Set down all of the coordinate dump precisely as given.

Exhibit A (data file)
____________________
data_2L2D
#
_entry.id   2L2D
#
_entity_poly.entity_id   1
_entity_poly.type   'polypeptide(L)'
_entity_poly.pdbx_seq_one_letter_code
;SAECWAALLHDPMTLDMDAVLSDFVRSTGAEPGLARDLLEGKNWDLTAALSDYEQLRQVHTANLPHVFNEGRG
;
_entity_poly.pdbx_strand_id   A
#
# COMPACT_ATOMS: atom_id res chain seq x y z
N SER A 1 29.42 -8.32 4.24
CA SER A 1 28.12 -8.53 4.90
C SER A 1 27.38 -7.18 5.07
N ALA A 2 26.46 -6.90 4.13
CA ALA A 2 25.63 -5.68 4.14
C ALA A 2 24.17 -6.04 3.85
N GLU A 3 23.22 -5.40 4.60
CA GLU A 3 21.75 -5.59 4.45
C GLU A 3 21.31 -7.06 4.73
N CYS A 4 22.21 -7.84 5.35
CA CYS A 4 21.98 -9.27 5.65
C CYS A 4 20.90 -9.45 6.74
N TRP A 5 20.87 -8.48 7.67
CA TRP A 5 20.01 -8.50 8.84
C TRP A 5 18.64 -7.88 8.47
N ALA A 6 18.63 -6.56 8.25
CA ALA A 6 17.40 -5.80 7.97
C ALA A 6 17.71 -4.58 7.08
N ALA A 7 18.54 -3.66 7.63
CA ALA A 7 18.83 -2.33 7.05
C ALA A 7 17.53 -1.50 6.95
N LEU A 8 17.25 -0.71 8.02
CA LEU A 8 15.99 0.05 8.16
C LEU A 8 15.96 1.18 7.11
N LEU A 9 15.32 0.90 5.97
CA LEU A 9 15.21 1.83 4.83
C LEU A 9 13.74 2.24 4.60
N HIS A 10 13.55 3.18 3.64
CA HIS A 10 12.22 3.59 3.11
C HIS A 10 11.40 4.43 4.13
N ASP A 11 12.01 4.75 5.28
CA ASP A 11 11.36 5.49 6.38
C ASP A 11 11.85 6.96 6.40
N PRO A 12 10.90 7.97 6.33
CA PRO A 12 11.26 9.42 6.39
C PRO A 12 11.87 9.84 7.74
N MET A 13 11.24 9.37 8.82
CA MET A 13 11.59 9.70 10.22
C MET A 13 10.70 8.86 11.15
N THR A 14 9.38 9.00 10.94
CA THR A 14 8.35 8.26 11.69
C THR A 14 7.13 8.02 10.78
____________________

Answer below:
data_2L2D
#
_entry.id   2L2D
#
_entity_poly.entity_id   1
_entity_poly.type   'polypeptide(L)'
_entity_poly.pdbx_seq_one_letter_code
;SAECWAALLHDPMTLDMDAVLSDFVRSTGAEPGLARDLLEGKNWDLTAALSDYEQLRQVHTANLPHVFNEGRG
;
_entity_poly.pdbx_strand_id   A
#
# COMPACT_ATOMS: atom_id res chain seq x y z
N SER A 1 29.42 -8.32 4.24
CA SER A 1 28.12 -8.53 4.90
C SER A 1 27.38 -7.18 5.07
N ALA A 2 26.46 -6.90 4.13
CA ALA A 2 25.63 -5.68 4.14
C ALA A 2 24.17 -6.04 3.85
N GLU A 3 23.22 -5.40 4.60
CA GLU A 3 21.75 -5.59 4.45
C GLU A 3 21.31 -7.06 4.73
N CYS A 4 22.21 -7.84 5.35
CA CYS A 4 21.98 -9.27 5.65
C CYS A 4 20.90 -9.45 6.74
N TRP A 5 20.87 -8.48 7.67
CA TRP A 5 20.01 -8.50 8.84
C TRP A 5 18.64 -7.88 8.47
N ALA A 6 18.63 -6.56 8.25
CA ALA A 6 17.40 -5.80 7.97
C ALA A 6 17.71 -4.58 7.08
N ALA A 7 18.54 -3.66 7.63
CA ALA A 7 18.83 -2.33 7.05
C ALA A 7 17.53 -1.50 6.95
N LEU A 8 17.25 -0.71 8.02
CA LEU A 8 15.99 0.05 8.16
C LEU A 8 15.96 1.18 7.11
N LEU A 9 15.32 0.90 5.97
CA LEU A 9 15.21 1.83 4.83
C LEU A 9 13.74 2.24 4.60
N HIS A 10 13.55 3.18 3.64
CA HIS A 10 12.22 3.59 3.11
C HIS A 10 11.40 4.43 4.13
N ASP A 11 12.01 4.75 5.28
CA ASP A 11 11.36 5.49 6.38
C ASP A 11 11.85 6.96 6.40
N PRO A 12 10.90 7.97 6.33
CA PRO A 12 11.26 9.42 6.39
C PRO A 12 11.87 9.84 7.74
N MET A 13 11.24 9.37 8.82
CA MET A 13 11.59 9.70 10.22
C MET A 13 10.70 8.86 11.15
N THR A 14 9.38 9.00 10.94
CA THR A 14 8.35 8.26 11.69
C THR A 14 7.13 8.02 10.78